Weekly Check-Ins: How They Help Your Team | Friday.app

Weekly Check-In: Everything You Need to Know

Posted by Luke Thomas

Weekly Cadence, Named Feedback

The team check-in is run on a weekly basis because the type of feedback collected is tactical and tends to be actionable in nature. Similar to how one-on-one meetings work, a weekly cadence is crucial and helps discover potential problems that impede progress.

What are the benefits of weekly check-ins?

The weekly check-in workflow is grouped into the following components by default:

1. Gauge Sentiment

How was your experience at work this week?

This question helps team leaders get a sense of how an employee (or team) is feeling over time. We recommend taking action on “below average” responses as it could be a sign that the individual is struggling and needs help/coaching. 

2. Learn from open-ended questions

The next piece of the check-in is asking a couple open-ended questions like, “What was the highlight of your week?”, or “Is there anything you need help with?” These questions are geared towards a better understanding of the employee’s situation. Ideally, these inspire you to act.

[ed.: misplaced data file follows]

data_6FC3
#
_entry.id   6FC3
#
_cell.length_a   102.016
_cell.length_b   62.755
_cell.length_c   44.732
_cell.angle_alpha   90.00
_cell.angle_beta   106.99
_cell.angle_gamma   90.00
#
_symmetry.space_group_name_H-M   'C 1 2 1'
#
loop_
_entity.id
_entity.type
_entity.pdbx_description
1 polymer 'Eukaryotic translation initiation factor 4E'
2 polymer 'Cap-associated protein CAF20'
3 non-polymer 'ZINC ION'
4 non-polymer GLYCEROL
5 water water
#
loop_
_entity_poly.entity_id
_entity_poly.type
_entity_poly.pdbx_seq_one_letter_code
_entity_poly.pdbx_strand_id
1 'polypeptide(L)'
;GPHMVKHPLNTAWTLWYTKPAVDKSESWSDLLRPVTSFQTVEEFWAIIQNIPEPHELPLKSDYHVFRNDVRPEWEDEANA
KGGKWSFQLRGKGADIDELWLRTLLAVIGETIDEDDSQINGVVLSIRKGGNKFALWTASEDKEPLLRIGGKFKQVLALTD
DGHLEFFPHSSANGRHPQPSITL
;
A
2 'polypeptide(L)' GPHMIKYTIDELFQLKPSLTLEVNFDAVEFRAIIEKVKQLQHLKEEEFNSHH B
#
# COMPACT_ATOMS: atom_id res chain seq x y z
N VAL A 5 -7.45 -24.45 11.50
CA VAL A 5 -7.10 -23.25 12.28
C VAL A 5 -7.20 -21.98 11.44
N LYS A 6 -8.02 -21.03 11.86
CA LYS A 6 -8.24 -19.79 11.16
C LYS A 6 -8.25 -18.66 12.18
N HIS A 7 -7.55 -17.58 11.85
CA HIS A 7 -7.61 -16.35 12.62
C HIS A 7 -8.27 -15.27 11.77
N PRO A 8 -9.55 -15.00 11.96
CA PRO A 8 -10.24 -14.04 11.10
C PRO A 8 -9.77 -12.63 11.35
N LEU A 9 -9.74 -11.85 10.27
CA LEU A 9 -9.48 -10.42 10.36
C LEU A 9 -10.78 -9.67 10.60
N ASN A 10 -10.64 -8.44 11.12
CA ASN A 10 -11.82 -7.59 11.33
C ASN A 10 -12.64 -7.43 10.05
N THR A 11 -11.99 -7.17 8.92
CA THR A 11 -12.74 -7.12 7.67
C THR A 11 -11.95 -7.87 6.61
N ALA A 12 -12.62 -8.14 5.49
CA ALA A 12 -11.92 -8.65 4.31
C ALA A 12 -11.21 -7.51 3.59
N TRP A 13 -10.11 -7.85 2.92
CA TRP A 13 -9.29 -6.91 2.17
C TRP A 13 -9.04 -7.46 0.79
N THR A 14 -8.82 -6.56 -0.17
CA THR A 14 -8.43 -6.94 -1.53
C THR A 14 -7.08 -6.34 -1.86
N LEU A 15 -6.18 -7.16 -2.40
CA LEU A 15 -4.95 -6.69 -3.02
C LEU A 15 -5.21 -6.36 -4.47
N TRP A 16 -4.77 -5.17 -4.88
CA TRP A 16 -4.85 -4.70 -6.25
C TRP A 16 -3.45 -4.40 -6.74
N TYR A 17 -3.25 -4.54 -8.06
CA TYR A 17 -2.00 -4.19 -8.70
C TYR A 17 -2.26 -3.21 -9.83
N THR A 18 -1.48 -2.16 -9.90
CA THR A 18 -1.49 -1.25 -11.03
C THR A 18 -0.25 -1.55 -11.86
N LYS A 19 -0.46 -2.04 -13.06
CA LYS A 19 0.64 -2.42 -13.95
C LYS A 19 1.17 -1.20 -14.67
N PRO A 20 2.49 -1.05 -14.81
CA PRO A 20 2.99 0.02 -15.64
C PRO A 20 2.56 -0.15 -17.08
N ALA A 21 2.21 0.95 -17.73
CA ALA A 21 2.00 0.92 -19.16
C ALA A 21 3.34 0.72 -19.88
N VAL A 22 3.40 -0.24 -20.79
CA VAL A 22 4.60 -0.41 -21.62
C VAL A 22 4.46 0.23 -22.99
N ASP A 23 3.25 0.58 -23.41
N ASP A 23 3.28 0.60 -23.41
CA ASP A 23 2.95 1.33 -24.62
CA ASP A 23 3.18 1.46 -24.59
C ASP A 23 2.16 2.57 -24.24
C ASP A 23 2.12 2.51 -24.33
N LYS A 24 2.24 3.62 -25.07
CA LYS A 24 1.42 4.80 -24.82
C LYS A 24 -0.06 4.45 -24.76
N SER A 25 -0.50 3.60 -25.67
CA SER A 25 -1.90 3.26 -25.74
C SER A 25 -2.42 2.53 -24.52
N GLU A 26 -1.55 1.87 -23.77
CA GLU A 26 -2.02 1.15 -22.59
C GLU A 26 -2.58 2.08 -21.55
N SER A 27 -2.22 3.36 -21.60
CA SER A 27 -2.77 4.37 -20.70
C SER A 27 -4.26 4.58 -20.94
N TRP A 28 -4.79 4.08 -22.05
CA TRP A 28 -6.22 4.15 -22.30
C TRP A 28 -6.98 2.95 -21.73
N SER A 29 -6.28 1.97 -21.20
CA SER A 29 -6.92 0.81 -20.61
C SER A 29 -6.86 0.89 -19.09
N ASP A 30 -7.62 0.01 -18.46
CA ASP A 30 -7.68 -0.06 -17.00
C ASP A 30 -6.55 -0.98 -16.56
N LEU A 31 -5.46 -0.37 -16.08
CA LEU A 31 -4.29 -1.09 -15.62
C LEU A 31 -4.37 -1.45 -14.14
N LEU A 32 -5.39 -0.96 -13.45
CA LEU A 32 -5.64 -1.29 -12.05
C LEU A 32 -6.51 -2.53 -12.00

3. Give recognition (make it fun)

The final piece of the weekly check-in is to send recognition to other members of the team who have gone above and beyond in their work.

What are the best weekly check-in questions?

Here are the top questions that we suggest. There are more details in this post on weekly check-in questions, and in this post about general meeting check-in questions.

  • What are some things we should check in on from last time, to make sure we're still on track?
  • Are there any updates or changes that we need to be aware of?
  • What do each of you aim to accomplish this week?
  • Is there anything stopping you from being productive right now?
  • Who would you like to thank?

Make sure you follow-up on the check-in

Imagine if you spent time and gave amazing feedback, only to have it fall on deaf ears? We've found that our best customers are the ones who have fast feedback loops. If they receive feedback or information, they act right away.

If you want people on your team to continually provide useful feedback, you need to encourage it. That's why we recommend commenting or leaving an emoji on someone's feedback.

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